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This article was published on September 30, 2015

Hands-on with Nexus 5X, 6P and Pixel C: Android is better than ever

Hands-on with Nexus 5X, 6P and Pixel C: Android is better than ever
Lauren Hockenson
Story by

Lauren Hockenson


Lauren is a reporter for The Next Web, based in San Francisco. She covers the key players that make the tech ecosystem what it is right now. Lauren is a reporter for The Next Web, based in San Francisco. She covers the key players that make the tech ecosystem what it is right now. She also has a folder full of dog GIFs and uses them liberally on Twitter at @lhockenson.

At an event today in San Francisco, Google released so many refreshed products that it was hard to keep your head from spinning. But at the core of the announcements was the release of its latest top-of-the line Android phones: the Nexus 5X and 6P.

When it comes to no-fuss, high-end expressions of Android hardware, it’s hard to deny Google’s position as king of the hill. From the way these phones look and feel, it’s safe to say Google is staying there for some time.

We got a chance to take a look at them, as well as a sneak peek of the Pixel C, Google’s attempt at a full-featured tablet to compete with the likes of the Microsoft Surface.

Meet Google’s new Top-of-the-Line

Developed in partnership with LG and Huawei, the 5X and the 6P have a lot of the same features packed into two different sizes, so fans of both the 2013 Nexus 5 and the 2014 Nexus 6 will find a form factor to suit their needs.

The size differential is noticeable, especially if you’re someone with tiny carnival hands like myself. The 5X screen is 5.2″ in length, while the 6P screen is 5.7″ — pushing it into phablet territory. To put it in perspective, the 6P inches out even the iPhone 6S Plus in size.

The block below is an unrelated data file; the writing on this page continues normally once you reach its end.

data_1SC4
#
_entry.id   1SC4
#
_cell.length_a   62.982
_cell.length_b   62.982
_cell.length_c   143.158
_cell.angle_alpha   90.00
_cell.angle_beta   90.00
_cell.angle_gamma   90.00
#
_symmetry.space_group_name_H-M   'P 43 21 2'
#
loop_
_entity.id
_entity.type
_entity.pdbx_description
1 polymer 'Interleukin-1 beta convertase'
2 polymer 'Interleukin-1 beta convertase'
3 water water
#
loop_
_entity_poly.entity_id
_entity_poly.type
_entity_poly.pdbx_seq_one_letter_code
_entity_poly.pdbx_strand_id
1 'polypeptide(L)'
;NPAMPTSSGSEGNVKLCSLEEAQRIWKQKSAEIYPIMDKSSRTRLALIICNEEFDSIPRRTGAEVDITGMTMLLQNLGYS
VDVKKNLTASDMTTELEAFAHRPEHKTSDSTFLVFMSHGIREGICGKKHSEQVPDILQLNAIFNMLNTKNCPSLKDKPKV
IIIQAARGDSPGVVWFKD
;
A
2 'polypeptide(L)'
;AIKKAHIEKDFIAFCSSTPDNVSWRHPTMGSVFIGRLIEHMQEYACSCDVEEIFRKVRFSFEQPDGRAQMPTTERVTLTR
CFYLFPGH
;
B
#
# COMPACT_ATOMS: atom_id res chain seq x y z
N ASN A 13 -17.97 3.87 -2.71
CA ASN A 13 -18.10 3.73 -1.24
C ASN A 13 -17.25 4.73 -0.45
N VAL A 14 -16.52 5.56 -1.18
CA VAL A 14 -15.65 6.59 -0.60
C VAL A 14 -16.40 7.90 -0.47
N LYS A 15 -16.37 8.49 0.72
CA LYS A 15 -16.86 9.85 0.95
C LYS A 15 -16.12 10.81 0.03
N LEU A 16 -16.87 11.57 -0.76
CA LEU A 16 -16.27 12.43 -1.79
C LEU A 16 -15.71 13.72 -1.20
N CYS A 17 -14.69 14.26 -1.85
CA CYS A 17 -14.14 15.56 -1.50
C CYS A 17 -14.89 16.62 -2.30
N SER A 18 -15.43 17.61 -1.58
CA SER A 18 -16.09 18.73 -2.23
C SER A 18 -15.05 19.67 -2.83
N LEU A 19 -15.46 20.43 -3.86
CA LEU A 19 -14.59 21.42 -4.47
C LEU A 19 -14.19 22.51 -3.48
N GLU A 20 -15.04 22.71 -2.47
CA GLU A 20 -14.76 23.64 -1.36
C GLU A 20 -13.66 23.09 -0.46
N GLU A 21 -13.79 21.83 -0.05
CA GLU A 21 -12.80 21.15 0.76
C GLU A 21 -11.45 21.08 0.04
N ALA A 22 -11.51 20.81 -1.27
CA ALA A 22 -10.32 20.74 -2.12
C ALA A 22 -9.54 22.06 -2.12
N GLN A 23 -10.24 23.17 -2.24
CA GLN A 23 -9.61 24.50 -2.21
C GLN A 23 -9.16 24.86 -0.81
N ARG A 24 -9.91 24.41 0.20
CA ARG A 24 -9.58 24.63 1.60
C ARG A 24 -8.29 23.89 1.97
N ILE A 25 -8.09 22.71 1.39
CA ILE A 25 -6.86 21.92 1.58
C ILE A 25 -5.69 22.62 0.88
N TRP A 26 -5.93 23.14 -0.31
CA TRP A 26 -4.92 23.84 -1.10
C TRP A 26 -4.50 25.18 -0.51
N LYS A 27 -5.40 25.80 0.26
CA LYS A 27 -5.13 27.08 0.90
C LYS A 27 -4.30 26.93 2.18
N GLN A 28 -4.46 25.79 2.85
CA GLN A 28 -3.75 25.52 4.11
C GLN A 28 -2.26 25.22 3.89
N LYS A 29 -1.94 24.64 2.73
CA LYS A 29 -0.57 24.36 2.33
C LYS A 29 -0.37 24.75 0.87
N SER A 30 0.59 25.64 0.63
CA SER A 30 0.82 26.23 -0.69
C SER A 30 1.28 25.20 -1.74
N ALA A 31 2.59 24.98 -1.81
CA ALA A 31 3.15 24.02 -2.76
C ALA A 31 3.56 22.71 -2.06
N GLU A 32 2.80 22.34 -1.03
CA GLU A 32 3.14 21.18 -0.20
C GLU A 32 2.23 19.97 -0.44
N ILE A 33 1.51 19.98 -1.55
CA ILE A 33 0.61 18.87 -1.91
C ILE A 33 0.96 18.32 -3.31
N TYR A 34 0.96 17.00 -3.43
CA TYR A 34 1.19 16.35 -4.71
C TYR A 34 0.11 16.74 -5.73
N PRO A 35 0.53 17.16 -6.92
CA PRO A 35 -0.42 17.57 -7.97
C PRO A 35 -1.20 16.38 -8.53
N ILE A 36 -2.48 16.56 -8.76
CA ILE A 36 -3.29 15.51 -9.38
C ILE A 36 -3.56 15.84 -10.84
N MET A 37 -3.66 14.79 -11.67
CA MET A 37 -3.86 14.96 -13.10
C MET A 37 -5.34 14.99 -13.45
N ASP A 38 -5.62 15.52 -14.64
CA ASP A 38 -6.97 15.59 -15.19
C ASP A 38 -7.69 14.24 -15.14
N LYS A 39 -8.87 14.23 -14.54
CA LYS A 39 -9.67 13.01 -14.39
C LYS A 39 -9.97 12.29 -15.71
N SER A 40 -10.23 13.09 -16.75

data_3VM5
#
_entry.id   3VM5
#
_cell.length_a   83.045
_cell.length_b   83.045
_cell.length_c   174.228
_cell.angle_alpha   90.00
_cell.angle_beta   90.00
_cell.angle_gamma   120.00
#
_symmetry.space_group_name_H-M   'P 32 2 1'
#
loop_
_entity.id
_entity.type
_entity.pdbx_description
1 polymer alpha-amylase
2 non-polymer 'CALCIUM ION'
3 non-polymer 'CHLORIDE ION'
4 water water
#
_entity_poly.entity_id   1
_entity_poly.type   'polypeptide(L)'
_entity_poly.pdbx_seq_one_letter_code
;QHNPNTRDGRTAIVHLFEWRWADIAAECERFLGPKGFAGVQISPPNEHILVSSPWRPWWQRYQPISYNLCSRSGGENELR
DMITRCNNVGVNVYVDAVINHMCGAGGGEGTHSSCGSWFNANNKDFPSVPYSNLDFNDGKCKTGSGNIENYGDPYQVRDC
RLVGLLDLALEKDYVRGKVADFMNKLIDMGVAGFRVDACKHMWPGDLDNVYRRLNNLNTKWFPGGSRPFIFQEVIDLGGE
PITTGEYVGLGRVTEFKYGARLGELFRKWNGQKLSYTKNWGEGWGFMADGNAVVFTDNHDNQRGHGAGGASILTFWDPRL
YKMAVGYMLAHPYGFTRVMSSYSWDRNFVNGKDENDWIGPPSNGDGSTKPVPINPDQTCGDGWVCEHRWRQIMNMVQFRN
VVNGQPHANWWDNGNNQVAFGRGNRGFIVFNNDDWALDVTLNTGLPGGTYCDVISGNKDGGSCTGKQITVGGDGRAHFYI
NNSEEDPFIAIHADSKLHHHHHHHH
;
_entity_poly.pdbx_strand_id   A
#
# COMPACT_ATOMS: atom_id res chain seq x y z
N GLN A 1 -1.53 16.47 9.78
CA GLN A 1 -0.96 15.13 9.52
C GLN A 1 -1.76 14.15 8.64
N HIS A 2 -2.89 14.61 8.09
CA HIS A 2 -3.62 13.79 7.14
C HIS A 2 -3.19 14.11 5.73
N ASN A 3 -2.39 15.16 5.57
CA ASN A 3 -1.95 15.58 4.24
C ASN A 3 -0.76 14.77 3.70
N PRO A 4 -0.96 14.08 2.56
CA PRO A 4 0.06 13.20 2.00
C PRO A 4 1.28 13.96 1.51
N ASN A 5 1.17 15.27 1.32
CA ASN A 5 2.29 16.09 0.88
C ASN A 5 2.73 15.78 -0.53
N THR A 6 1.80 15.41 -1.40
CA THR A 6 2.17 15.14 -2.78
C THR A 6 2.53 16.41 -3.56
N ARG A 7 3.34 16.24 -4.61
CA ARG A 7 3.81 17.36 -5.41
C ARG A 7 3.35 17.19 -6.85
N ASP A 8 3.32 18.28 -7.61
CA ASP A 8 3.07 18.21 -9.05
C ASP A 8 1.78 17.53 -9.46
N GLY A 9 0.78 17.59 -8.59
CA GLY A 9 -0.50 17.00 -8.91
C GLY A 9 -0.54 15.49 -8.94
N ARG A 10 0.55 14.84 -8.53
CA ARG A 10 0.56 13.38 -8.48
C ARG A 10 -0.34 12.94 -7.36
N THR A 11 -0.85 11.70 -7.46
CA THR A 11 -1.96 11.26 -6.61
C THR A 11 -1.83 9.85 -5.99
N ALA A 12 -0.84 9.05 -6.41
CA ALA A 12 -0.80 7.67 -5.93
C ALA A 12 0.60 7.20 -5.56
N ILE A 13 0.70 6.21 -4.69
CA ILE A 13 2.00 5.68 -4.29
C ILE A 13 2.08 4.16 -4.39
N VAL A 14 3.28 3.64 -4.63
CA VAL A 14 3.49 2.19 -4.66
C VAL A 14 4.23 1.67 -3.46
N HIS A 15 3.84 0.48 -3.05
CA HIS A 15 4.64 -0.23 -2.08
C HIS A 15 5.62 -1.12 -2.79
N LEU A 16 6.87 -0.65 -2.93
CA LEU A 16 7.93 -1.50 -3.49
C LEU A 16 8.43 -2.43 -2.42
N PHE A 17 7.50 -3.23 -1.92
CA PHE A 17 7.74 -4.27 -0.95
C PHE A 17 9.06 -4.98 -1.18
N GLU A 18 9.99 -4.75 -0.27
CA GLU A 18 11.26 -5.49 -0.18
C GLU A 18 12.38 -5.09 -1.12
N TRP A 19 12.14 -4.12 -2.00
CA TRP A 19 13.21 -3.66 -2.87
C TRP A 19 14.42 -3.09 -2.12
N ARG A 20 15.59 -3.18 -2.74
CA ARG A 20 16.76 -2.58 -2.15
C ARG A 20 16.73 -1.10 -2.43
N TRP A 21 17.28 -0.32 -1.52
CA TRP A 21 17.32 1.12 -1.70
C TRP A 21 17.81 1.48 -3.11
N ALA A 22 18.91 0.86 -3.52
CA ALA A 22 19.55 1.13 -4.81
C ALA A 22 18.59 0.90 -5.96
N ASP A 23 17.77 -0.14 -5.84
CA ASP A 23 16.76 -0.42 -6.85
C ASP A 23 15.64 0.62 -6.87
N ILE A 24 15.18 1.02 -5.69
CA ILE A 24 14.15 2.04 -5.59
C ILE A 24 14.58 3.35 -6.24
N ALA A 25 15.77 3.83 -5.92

The size comes into play when considering the new touch integration, Nexus Imprint, which is actually located on the back of the phone. Designed to be unlocked with your pointer finger, I struggled more to get to the 6P.

Nexus 5X

But if you get there, it should be reliable: Google promises both phones can recognize a finger in less than 600 milliseconds and will learn fingerprints over time to drive down the false rejection ratio.

They may be bigger, but the phones are also thinner than previous Nexus models, lying flush with the table. They both have chamfered edges, which can be a magnet for dings, but minimal bezels.

The phones also look gorgeous. While the 5X has a full-HD LCD display with 423 ppi, The 6P manages a 518 PPI quad HD display. Both capture great colors and are crisp in their fonts, so there won’t be any disappointments there.

Both have USB C ports, which Google boasts will charge the phones in a fraction of the time.

The most noticeable minus in look and feel is the 5X’s plastic body. It feels like a betrayal to how nice the phone is, and I can imagine the white model in particular being a magnet for errant jeans die and smudges.

Unsurprisingly, the 6P’s all-aluminum body is much better, sidestepping the other 5X’s matte plastic feeling. There’s something about the shiny metal of that phone that articulates the true power that’s locked within the phone. With the plastic, it lacks that impression, and feels powerful.

They Work Nice, Too